Have the string of terrorist attacks by Daesh in Europe made you feel
more motivated to go and fight in Rojava?

Not at all, in fact the opposite. The terrorist attacks in the EU only serve to strengthen the argument of the nationalist thought and ideology, and that might be just as big a problem later on as ISIL claims to be now.
My fight is against any mentally healthy person that advocates violence in the name of an ideology that serves only a small percentage of the human population.

So dropping everything at 19 and going out to fight in one of the most dangerous warzones in the world is obviously a huge decision for you to take. How do your friends and family feel about it? Have you told them? How have they reacted?

My life has seen its ups and downs, I have nothing of worth but the skin on my bones. This goes for all of us that occupy this place in space and time. Our lives are short no matter how long we live. Who are we to dictate what quality of life anyone but ourselves leads?

Do you have any expectations to what it will be like training, living and fighting out there in Rojava?

I have an idea of what its like; I imagine the 21st century equivalent of the Spanish militia in the 1930’s (Spanish Civil War), except this time we are all thinking about medical aid and tea rather than firewood and candles.

The YPG is also far more organised as a whole compared to the many militias formed in Spain during the civil war. But a striking similarity between Spain and Northern Syria are the influences coming from global superpowers and all the political games being played behind the curtains to gain an advantage. We have some pretty big players supporting all sides in this conflict. Let’s hope Trump is a positive change to international politics in regards to Rojava…But I doubt that wholeheartedly of course!

Basic ideological “training” and some Kurdish will come first, and the actual combat training second. As far as what the environment will be like, I have no clue what so ever!
I hope, to anyone, that its as quiet as ever once I arrive!

How would you feel after killing an enemy combatant?

Indifferent. Maybe even a bit sad; like stepping on a spider. It’s such a waste of potential for either party that I don’t see the point, but other than that I know that I wont feel as good as when an enemy gets a clean shot at me and makes it…

How long do you plan to stay in Rojava fighting? Or have you
not thought about this yet?

Until dead or not needed. I know for a fact that this is only the beginning of a series of “revolutions” that will shake apart the chains that enslave even the highest ranking member of any government.

Once the Democratic Federal System of Northern Syria has been rebuilt or at least stabilized, my fight might lead me elsewhere and it might not, that’s all based on me surviving the first three months.

Obviously you are a die-hard revolutionary who is willing to die for his beliefs. But I have to ask: You said previously that you are supporting a family? Do you think they will be okay without you if you plan to stay out there – possibly permanently, or until, as you say, you are killed in action, or move on to another revolution elsewhere?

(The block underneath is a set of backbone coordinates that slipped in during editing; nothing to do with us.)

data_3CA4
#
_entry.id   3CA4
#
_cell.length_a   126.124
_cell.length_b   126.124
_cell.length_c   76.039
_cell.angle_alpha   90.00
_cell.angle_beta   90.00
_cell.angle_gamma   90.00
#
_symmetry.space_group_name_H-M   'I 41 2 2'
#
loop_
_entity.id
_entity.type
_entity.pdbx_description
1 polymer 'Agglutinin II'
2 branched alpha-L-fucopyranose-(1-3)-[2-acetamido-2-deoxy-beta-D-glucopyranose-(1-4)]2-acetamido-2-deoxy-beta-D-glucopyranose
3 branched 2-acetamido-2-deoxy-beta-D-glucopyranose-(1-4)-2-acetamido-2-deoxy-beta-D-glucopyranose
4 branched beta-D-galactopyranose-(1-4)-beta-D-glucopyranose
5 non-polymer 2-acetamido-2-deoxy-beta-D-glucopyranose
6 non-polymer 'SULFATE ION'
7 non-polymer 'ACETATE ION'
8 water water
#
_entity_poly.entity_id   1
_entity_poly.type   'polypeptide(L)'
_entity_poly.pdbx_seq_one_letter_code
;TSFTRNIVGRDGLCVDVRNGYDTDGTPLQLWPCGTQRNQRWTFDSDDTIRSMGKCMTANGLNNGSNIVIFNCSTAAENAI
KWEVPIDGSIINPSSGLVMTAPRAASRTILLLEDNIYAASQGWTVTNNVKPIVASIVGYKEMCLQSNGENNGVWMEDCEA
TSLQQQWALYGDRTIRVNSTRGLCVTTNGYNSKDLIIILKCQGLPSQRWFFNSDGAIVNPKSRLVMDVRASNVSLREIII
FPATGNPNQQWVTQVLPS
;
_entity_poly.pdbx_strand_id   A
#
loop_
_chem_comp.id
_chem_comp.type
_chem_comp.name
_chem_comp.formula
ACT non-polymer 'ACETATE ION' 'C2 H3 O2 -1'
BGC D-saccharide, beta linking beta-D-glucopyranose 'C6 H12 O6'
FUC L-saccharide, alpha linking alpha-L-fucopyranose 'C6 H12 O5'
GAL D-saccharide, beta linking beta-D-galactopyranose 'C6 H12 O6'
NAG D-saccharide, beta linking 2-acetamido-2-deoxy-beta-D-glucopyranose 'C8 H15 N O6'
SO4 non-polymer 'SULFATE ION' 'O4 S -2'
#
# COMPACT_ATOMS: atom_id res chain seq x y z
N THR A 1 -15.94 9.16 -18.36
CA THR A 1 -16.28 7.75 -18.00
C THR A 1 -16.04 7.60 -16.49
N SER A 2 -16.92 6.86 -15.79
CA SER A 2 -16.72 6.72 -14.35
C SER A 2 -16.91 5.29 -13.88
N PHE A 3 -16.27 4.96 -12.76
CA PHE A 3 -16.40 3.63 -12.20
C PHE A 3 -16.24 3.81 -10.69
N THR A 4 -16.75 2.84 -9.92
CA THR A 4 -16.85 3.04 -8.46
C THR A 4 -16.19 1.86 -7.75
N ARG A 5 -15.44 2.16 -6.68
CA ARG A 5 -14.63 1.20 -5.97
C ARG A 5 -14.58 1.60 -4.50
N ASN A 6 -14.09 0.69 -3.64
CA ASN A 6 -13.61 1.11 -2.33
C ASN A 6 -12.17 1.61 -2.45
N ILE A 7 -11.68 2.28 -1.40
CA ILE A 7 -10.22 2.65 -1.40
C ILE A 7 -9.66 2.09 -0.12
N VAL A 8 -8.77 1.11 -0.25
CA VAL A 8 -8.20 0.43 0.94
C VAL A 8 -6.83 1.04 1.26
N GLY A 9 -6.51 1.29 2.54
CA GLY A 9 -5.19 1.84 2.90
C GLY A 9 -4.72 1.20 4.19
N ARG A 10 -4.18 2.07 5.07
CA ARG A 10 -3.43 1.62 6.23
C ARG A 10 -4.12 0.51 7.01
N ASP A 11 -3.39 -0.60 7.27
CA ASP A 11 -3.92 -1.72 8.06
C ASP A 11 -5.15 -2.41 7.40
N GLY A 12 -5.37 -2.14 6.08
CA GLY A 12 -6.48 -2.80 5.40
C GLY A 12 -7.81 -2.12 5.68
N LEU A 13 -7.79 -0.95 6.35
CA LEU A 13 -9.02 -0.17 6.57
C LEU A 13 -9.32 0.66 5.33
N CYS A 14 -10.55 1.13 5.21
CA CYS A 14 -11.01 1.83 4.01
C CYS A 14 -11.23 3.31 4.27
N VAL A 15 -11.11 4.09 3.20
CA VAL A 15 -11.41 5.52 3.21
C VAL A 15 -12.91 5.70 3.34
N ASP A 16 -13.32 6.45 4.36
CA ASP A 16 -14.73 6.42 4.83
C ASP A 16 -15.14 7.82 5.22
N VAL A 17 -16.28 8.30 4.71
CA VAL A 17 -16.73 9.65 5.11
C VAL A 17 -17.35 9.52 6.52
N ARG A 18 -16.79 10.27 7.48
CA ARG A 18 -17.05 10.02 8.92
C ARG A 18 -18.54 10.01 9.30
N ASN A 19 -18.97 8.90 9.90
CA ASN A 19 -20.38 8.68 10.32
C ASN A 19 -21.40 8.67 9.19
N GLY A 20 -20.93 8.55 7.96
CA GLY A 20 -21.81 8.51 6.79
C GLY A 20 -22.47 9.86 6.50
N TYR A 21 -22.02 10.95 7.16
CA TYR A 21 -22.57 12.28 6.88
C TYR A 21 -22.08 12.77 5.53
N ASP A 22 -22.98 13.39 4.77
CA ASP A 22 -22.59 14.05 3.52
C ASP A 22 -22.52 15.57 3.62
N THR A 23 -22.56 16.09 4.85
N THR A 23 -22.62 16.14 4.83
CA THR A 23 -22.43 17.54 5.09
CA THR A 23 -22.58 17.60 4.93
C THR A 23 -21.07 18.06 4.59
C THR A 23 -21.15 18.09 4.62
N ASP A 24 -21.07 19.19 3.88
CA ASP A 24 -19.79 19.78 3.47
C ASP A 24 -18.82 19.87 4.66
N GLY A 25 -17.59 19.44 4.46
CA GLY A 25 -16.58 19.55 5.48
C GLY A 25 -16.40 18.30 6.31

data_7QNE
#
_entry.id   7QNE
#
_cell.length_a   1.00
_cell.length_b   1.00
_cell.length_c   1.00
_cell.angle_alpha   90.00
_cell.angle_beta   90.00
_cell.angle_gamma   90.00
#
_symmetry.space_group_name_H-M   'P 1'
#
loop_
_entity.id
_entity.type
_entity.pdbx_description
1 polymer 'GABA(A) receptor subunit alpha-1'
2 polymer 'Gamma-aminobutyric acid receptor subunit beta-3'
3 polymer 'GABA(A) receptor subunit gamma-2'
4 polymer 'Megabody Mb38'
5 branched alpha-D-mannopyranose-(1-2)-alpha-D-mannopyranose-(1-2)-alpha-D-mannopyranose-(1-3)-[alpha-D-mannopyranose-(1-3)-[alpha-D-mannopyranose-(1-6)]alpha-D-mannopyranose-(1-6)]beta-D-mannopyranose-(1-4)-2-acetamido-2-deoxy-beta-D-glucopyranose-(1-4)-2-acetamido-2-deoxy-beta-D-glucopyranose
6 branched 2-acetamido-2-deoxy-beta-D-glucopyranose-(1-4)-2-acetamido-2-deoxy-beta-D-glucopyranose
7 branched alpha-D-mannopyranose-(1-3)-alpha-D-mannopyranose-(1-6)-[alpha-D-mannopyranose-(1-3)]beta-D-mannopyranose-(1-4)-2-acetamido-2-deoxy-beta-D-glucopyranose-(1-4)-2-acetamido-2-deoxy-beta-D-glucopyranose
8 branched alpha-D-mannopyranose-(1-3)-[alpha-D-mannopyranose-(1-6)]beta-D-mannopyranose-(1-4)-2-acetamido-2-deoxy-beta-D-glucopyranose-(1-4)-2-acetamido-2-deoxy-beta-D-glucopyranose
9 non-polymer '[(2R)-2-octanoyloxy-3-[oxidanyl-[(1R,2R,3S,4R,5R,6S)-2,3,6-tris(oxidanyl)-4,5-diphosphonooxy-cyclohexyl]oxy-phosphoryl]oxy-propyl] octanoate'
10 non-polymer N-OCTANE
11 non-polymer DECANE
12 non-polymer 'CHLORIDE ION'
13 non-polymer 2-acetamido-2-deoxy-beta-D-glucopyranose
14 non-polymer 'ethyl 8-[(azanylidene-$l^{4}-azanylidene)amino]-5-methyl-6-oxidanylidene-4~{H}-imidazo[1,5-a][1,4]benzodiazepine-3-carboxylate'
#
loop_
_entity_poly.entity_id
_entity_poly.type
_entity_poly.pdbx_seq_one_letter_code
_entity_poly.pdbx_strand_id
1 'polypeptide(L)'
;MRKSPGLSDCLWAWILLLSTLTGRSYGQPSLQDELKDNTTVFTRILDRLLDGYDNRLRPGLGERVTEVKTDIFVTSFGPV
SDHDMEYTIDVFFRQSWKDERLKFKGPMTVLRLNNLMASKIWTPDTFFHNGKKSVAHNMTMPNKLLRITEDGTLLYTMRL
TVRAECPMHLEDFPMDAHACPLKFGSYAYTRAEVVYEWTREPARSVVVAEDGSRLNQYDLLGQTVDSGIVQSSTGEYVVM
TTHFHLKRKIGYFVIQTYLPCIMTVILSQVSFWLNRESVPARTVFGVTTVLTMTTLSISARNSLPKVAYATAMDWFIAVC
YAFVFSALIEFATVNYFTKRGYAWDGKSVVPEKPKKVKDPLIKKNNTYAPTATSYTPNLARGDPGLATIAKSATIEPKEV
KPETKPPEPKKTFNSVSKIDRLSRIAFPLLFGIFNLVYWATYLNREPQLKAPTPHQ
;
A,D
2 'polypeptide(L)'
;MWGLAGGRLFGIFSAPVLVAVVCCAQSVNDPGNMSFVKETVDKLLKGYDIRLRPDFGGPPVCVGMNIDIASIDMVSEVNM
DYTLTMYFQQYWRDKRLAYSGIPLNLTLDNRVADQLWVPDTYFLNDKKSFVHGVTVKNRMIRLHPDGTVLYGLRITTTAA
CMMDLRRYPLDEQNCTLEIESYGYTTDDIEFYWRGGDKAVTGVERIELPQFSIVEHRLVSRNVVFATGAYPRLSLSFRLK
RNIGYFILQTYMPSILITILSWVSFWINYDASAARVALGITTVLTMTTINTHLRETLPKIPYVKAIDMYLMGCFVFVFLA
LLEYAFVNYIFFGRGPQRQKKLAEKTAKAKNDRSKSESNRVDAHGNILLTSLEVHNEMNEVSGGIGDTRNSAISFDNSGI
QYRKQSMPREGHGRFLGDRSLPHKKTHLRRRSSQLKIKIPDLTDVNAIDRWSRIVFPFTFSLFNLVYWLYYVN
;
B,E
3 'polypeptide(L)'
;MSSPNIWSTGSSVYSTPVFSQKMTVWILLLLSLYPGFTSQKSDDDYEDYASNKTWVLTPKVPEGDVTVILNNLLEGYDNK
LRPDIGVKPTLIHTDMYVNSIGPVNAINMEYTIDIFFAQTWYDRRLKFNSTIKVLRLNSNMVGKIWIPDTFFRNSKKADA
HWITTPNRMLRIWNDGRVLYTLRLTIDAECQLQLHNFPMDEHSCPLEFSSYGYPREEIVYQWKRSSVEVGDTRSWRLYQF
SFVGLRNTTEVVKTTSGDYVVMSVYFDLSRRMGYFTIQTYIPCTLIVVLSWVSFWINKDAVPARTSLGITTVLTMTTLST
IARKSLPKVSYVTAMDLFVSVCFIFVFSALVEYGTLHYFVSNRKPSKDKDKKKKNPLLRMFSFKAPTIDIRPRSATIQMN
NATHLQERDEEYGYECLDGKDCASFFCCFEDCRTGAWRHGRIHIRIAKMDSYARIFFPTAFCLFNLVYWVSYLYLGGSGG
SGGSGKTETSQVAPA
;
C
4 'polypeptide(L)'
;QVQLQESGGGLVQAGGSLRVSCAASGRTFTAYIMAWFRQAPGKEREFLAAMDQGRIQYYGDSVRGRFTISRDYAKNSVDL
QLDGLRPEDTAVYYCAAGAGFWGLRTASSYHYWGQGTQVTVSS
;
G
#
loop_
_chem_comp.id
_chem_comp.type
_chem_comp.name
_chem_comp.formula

My family can sustain itself without me…But emotionally it is hell for them. But at least my mother is a rational being who understands what needs to be done in order for progress to happen.

However, I do worry that I will have a negative impact on the life of my siblings with this extreme revolutionary view…For my siblings to grow and take my place is the only thing I ask of my family in return for my help these past years, and I hope that the fight that has started in Syria spreads like a flame to the rest of the world, just so I have an excuse to kiss my brother and sister on the cheek! …And for the downfall of Capitalism of course!

What are your hopes for the future of Rojava, and all Kurdish people in the Middle-East?

My hope is that these people manage to keep this progress up for good – Kurdish or not, – I don’t really care. If this was the same situation in the United States, I would also go there.

I hope that the Kurds keep as much of the identity they have managed to save as possible. For our future generations to be able to witness, first hand, the history of one of many ethnicities of Homosapiens is the only thing that matters to me. The preservation of real human progress is essential to our survival.

Here we have two very different people: One from a Kurdish background who wants very little but to fight with his fellow people to defend them, and another; an Icelandic national, an Anarchist, who sees Rojava as an opportunity to make a real difference not just for Kurds – but for all of man kind.

US volunteer Jordan Matson with YPG fighters in Syria (Jordan Matson/Facebook)

Indeed I am always shocked how young many of these volunteers are. And perhaps this is what the common thread that binds them. It’s not just a universal desire to do something – anything – to fight the evil that is Daesh, and fight for a noble revolution, though that is a big part of it.

But perhaps it’s a deep reflection of the discontent rising amongst millennials of this generation: Faced with a lack of opportunities, mundane, insecure jobs, a comfortable yet meager existence in their home countries, they perhaps see Rojava as somewhere they go to and fight for something worth living – and all to often – dying for?

Perhaps they see war torn Rojava as having much more of a brighter future  – once the dust settles – than all the places they come from?

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Pete Saville is a British born freelance travel writer and journalist. Over the past 15 years he has traveled extensively across Asia, Africa, Europe and North America, and studied Human Geography at university in England in between!He has a taste for off the beaten trail places, and is a Libertarian Socialist. Pete reports on stories involving conflicts and revolutions across the world. You can reach him at: [email protected]

1 COMMENT

  1. Interesting reading.
    Very passionate young men.
    Be interesting to hear what their thoughts are a few months on, when the reality hits.